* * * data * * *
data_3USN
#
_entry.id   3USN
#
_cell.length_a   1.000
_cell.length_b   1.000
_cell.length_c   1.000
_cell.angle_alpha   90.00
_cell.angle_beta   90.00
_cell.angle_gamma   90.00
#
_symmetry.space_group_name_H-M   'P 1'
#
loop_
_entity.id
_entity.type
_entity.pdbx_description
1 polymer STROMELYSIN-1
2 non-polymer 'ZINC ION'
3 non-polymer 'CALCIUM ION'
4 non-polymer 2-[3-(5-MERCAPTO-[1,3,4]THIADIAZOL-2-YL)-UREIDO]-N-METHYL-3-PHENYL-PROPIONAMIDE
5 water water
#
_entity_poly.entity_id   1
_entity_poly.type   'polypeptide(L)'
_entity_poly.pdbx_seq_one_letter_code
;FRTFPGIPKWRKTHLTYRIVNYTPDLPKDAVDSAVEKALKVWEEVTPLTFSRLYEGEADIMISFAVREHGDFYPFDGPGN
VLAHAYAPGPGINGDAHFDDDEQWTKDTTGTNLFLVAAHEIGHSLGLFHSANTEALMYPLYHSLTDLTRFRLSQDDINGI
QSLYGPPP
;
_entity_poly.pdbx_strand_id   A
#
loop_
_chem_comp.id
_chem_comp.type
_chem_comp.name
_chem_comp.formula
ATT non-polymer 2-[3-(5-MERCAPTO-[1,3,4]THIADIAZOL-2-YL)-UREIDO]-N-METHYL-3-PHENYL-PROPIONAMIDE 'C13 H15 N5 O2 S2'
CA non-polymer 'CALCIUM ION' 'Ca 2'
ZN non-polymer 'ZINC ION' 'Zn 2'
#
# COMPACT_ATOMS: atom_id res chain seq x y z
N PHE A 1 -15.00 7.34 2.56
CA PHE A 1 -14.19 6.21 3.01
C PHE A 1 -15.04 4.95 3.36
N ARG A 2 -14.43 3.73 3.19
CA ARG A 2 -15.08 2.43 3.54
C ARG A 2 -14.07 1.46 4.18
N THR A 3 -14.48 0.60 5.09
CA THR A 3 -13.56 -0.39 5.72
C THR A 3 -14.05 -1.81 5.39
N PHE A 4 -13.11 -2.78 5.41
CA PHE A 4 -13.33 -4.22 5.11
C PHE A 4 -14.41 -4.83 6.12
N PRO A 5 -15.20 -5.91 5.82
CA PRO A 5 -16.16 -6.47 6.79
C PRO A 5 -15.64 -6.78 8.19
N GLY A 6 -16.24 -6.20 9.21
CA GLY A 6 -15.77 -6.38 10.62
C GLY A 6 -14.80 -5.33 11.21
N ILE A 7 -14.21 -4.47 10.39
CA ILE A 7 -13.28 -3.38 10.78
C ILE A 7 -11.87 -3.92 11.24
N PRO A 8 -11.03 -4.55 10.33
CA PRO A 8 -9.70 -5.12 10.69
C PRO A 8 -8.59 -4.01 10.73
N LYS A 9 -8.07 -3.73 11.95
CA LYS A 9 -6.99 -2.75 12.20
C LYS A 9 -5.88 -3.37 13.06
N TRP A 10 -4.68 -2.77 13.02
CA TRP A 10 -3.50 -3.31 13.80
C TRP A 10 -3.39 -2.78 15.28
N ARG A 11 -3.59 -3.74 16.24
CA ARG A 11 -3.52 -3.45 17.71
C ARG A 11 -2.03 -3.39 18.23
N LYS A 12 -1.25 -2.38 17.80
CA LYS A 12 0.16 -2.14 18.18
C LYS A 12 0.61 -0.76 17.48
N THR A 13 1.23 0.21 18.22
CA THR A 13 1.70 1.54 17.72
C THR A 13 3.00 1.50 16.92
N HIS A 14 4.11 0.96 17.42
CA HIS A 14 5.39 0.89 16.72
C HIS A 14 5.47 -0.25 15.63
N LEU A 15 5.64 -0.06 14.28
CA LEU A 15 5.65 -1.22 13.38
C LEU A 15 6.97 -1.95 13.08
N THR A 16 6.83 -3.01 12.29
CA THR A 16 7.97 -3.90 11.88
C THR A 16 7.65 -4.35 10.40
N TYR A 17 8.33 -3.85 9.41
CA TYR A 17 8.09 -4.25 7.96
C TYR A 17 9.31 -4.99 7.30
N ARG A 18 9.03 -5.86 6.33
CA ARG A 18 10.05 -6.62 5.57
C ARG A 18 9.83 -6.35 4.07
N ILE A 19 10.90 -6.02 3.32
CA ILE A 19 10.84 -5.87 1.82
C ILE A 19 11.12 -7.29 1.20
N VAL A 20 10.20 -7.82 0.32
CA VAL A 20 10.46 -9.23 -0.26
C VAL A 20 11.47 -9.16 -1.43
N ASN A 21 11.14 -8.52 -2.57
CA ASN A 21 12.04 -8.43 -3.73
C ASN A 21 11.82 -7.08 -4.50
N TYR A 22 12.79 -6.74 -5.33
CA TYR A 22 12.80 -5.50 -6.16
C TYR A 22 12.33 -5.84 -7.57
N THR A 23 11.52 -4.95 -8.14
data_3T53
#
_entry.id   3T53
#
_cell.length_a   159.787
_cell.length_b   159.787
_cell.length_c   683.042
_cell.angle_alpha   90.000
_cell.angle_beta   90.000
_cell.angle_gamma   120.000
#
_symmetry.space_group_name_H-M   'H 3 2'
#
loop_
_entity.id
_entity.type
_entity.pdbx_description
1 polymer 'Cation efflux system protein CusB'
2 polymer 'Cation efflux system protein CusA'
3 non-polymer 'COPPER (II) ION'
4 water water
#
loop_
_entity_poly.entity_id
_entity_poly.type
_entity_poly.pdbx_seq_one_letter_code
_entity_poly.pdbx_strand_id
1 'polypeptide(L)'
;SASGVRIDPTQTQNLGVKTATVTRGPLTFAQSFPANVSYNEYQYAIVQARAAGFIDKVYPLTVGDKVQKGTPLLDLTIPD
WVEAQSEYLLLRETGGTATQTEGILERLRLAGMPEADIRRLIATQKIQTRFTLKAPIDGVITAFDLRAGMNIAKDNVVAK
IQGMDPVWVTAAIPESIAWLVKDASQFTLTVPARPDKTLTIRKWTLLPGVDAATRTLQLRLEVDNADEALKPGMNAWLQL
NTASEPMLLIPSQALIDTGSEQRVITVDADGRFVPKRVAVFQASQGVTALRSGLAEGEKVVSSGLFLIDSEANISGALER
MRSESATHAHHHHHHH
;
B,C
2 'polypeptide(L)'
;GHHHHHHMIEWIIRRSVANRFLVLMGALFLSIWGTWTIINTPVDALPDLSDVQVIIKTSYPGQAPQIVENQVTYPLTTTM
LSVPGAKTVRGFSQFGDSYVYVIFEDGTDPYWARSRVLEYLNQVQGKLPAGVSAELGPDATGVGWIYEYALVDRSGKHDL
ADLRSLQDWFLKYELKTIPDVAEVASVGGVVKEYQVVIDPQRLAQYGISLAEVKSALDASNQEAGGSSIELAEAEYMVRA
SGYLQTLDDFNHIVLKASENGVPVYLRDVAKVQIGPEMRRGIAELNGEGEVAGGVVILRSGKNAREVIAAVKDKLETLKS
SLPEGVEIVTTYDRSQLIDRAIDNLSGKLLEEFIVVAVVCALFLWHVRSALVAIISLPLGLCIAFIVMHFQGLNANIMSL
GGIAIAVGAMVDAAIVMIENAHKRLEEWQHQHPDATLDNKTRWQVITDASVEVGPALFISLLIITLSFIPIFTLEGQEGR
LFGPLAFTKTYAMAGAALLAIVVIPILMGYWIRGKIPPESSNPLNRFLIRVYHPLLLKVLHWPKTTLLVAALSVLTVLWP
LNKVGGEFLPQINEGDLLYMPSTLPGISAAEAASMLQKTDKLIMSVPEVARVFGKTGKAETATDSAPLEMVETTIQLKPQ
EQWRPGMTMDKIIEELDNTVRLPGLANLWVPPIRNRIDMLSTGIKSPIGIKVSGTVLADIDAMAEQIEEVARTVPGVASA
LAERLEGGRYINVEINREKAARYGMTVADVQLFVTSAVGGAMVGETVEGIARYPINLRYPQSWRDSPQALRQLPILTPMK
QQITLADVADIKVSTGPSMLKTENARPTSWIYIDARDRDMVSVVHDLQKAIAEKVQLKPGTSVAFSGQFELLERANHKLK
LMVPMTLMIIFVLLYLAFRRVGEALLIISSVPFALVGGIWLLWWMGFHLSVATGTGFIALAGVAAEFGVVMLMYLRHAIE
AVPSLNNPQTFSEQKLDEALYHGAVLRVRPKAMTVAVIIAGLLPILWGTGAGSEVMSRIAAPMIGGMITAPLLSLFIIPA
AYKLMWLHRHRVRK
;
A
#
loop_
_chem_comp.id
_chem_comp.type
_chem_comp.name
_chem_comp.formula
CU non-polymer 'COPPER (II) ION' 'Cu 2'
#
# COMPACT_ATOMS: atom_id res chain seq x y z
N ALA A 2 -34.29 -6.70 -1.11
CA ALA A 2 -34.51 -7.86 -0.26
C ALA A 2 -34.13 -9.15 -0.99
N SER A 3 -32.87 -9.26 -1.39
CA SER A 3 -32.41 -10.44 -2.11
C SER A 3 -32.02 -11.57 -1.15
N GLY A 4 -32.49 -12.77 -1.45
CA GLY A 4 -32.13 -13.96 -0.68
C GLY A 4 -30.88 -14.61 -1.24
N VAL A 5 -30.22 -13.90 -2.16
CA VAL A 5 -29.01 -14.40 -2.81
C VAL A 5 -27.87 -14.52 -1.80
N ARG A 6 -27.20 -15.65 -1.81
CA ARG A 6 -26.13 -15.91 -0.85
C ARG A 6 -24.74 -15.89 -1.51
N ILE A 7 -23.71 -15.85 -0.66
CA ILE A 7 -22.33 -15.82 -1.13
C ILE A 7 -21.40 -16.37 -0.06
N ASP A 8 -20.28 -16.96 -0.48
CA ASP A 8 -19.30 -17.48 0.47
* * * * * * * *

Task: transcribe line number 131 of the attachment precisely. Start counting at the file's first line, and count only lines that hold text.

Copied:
#